Instead of understanding such phenomena in terms of forces, I could simply observe that an atom has the tendency to stay in existence. Much force is required to split the atom – to neutralize the atoms tendency to continue existing as itself. Equally, a lot of force is required to neutralize the tendency of a human being to continue existing as itself. We can observe that a human and an atom share this quality: they tend to use all the force they have at their disposal to keep themselves in existence. This tendency thus mobilizes the force. If the tendency wasn’t there, neither the stabilizing nor the destabilizing forces could be observed, or said to exist. We can consequently say that, fundamental to the principle force, there is a principle of a tendency: the tendency of a thing (a force-containing being) to continue existing as itself.
This way of thinking prompts an interpretation of being or the universe as consisting of beings, subjects. Atoms belong to this category as humans do, so when I say subject, I do not necessarily mean a conscious entity, but simply something that behaves on behalf of itself. The structure of a subject is understood as a mechanism whereby substance is assimilated in terms dictated by the character or nature of this subject. This assimilating is an active selecting, a ”valuing”, a value-attributing. This valuing requires a standard, a ground- or fundamental value. This ground value is the “self” of the entity. This ground-value/self is constantly established by a fundamental mechanism that keeps itself in existence by restricting its interactions with the outside world to the type that keeps its selection-standarcd continuous. This consistent selectivity is the ground of the tendency of things to continue existing as themselves.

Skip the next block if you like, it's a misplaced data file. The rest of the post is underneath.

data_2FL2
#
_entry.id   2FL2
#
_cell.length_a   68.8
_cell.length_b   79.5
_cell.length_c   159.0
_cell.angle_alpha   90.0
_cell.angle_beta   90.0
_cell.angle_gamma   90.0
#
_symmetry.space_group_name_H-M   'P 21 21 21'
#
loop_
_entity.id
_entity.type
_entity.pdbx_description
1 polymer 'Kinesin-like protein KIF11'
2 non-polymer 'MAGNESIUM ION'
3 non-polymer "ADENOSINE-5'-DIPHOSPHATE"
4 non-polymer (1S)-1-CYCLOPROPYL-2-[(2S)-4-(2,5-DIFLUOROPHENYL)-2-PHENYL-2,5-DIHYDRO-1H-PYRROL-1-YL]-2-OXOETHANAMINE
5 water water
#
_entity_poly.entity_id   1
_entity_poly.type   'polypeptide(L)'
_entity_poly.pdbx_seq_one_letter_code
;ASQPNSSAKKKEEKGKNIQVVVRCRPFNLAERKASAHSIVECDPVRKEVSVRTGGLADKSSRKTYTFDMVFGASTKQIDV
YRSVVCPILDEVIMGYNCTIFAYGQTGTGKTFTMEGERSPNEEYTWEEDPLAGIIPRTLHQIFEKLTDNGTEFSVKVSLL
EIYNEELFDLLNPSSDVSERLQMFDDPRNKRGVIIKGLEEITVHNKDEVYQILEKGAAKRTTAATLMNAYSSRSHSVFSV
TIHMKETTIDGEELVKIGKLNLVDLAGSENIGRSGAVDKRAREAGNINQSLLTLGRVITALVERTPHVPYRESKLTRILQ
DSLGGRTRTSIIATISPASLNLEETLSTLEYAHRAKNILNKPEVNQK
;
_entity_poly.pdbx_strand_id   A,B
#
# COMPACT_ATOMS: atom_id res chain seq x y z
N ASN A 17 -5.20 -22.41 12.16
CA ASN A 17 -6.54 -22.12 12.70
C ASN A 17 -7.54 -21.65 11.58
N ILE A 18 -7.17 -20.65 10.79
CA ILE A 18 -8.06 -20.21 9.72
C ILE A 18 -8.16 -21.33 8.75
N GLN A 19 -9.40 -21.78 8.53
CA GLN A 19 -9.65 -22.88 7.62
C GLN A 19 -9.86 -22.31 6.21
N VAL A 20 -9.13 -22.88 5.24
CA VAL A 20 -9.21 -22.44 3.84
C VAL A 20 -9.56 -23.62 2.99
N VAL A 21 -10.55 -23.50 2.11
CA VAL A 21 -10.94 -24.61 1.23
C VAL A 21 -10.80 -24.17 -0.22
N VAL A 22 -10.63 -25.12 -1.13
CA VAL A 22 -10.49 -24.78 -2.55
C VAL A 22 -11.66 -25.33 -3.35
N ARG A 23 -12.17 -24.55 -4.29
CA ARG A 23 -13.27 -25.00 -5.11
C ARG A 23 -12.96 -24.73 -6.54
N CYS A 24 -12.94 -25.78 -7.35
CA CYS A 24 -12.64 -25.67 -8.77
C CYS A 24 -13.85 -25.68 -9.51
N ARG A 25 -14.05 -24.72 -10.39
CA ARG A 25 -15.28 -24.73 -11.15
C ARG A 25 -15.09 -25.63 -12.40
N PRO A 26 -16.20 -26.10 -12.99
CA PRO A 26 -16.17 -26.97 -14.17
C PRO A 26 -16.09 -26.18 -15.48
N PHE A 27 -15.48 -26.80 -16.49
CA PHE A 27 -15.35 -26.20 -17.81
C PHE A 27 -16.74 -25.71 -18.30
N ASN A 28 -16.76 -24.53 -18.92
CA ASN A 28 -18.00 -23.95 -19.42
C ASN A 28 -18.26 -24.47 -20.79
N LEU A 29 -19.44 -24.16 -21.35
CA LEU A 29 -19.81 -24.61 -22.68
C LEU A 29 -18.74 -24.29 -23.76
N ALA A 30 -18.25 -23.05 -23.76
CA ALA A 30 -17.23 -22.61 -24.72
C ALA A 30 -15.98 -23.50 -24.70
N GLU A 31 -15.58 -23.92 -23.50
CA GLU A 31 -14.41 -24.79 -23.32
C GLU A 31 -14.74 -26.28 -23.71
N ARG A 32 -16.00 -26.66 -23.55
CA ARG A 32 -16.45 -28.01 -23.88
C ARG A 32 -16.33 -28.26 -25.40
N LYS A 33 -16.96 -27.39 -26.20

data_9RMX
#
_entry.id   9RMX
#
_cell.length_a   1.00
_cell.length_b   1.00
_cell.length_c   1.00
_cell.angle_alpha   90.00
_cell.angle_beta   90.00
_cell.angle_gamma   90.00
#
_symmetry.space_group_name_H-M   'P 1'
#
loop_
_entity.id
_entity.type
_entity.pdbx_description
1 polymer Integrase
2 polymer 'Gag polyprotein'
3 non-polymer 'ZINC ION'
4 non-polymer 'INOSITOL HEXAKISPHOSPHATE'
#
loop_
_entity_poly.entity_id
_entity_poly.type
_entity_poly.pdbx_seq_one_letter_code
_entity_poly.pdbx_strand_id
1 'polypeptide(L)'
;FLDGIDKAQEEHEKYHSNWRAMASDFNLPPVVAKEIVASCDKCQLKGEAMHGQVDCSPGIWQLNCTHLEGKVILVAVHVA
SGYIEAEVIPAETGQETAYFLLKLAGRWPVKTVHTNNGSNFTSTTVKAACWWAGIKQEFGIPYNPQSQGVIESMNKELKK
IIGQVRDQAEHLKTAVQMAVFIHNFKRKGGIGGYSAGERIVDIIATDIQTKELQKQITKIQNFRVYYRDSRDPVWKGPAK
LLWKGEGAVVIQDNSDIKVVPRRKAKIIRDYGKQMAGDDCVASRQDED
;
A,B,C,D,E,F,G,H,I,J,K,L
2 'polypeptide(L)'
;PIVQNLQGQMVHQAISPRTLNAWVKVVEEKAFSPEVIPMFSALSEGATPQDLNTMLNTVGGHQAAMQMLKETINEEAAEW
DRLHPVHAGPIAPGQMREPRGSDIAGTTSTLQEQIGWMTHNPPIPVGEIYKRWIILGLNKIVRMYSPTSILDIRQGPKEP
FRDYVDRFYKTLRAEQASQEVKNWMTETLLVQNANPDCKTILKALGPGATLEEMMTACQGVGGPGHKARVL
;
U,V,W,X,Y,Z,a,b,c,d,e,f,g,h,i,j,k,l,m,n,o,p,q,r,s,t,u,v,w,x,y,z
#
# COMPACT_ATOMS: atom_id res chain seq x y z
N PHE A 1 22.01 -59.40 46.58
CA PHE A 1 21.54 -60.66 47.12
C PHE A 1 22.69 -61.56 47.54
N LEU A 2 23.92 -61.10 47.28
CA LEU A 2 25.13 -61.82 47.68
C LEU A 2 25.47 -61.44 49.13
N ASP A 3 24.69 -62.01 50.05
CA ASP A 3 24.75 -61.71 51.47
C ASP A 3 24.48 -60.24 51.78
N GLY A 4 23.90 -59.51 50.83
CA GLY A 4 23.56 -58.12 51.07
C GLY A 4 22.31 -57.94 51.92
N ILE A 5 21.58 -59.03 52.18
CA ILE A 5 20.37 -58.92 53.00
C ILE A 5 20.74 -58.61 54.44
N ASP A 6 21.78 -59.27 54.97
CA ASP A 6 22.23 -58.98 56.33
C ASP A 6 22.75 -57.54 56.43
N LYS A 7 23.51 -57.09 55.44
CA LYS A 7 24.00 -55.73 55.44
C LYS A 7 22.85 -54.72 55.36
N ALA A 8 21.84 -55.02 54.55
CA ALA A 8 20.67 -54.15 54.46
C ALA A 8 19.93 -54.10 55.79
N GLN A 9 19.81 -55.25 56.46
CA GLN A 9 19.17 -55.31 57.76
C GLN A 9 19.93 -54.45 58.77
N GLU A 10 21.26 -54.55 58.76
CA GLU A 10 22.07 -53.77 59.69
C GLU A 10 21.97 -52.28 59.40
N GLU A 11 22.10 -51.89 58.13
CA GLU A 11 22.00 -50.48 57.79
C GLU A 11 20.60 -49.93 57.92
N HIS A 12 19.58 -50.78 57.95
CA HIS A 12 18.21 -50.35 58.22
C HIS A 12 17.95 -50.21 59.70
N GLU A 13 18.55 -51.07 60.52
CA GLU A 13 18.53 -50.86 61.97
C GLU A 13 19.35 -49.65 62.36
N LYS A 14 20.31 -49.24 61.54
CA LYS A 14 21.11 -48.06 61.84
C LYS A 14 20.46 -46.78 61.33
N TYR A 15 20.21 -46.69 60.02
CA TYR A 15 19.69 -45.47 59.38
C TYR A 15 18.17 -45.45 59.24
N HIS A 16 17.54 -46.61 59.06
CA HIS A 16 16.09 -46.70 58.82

You will notice the logical circularity that describes the physical/actual circuitry. This pholosophical approach pertains to epistemology as well as to ontology. In ontological terms, the circularity/circuitry is a things tendency to expand itself by appropriating that with which it comes into contact in such away that the integral structure of the thing is mantained or strengthened. This way of observing clarifies why that which exists (matter, beings, things with the tendency to keep themselves together) does persist – because it makes clear that anything that does not have this quality (a mechanism whereby a standard is maintained that keeps this mechanism operative and continuous) can not maintain structural constancy, can not continue to exist, and thus does not actually exist.
This idea has been developed under then name value-ontology. The reason for this is that the concept value, as in valuing/estimating/selecting, describes most accurately what is generally occurring in a context including at once the (sub)atomic, organic and moral-cultural levels. We speak explicitly of value when we indicate that which is important or necessary to us as humans, but we also use the concept of value when we speak of what is required for the existence of an atom (the terms of a scientific formula signify fixed or mutable values). The concept value is fundamental to both exact-scientific as moral-psychological understanding.